CBS/AP May 3, 2018, 2:15 PM
While the number of climate laws and policies worldwide has increased dramatically over the past 20 years, from just 72 in 1997 to 1,500 today, the pace of passing new legislation has recently significantly slowed, according to a new study.
From the years 2009 to 2015, between 100 and 143 climate change laws were passed globally every year. That number dipped in 2016 to 64, and then again dropped last year to just 36, according to the study, which was published this week by the Grantham Research Institute on Climate Change and the Environment, and the ESRC Centre for Climate Change Economics and Policy at the London School of Economics and Political Science.
While having a body of existing policies and laws that cover “substantial ground” lessens the need for new legislation, “a sustained low level of legislative developments could be a sign for concern,” the study says.
The report was published on Monday as diplomats and environmentalists gathered in Bonn, Germany, to keep working on the rules governing the 2015 Paris climate accord, aaimed at combating climate change. Among the unresolved issues are how to ensure transparent monitoring of what countries do to cut global emissions and the methods used take stock of what countries have achieved. Advocates also want governments at the two-week talks to explicitly acknowledge that current national pledges won’t be enough to by 2100, and therefore raise their ambitions.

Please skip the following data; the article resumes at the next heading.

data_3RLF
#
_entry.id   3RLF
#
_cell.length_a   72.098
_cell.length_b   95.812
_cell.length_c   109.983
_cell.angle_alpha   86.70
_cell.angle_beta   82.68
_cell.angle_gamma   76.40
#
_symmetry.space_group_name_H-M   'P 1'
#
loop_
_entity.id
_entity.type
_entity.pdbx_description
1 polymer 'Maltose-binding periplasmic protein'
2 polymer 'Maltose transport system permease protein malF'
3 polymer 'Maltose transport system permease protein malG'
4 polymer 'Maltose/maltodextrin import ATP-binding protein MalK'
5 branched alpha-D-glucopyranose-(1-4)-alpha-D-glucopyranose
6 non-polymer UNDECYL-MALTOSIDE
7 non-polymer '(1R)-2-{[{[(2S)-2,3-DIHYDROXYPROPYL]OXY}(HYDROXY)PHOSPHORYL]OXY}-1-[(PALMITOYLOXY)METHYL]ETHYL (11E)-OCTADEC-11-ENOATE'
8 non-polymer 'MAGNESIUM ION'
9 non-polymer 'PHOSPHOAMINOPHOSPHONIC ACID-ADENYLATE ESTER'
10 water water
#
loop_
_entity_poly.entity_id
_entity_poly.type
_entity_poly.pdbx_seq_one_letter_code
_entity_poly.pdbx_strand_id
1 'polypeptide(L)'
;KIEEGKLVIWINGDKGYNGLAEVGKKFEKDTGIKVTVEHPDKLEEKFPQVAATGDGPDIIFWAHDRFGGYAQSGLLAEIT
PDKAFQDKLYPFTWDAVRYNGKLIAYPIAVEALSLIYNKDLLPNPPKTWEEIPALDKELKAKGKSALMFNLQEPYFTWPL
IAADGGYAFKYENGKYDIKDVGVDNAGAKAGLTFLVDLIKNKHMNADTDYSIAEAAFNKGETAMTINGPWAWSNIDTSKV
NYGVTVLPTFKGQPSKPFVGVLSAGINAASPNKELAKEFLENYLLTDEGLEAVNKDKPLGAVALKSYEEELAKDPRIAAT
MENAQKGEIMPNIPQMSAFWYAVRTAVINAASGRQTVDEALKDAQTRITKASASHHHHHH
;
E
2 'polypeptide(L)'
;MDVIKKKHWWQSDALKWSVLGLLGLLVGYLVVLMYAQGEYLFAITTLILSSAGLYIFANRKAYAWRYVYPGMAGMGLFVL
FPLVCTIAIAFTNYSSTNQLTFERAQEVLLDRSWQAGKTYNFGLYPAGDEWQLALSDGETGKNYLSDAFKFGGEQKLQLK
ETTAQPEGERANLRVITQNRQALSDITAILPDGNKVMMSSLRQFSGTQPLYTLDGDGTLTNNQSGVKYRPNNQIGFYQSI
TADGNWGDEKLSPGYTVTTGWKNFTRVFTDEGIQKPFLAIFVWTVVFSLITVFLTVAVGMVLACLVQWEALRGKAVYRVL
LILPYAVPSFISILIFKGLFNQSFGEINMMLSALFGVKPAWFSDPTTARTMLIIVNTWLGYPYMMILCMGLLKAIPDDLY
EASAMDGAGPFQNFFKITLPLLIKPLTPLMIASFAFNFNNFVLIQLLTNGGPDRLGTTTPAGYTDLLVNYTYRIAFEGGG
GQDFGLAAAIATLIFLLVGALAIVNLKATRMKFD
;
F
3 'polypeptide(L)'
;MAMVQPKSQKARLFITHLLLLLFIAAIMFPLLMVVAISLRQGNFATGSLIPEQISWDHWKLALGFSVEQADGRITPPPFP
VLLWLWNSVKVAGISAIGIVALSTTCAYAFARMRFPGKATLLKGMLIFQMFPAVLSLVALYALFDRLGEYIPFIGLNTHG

The talks are part of preparations for December’s global climate summit in Katowice, Poland, when the so-called Paris rulebook must be formally approved.
While President Donald Trump announced last year that the, the rest of the world remains committed to the deal.
The study published this week found that all 197 countries, nations and territories that have signed or ratified the Paris Agreement have at least one policy or law on climate change or “the transition to a low-carbon economy.” Of the 1,500 climate laws and policies in place around the world today, 106 of them were introduced since the Paris Agreement was reached in December 2015, and 28 of those specifically reference it.
The report notes, however, that “further analyses will be required to determine if these new laws and policies are consistent with the Paris Agreement and countries’ nationally determined contributions.”
“Alignment between national and international goals will be pivotal to meeting the Paris targets,” it says.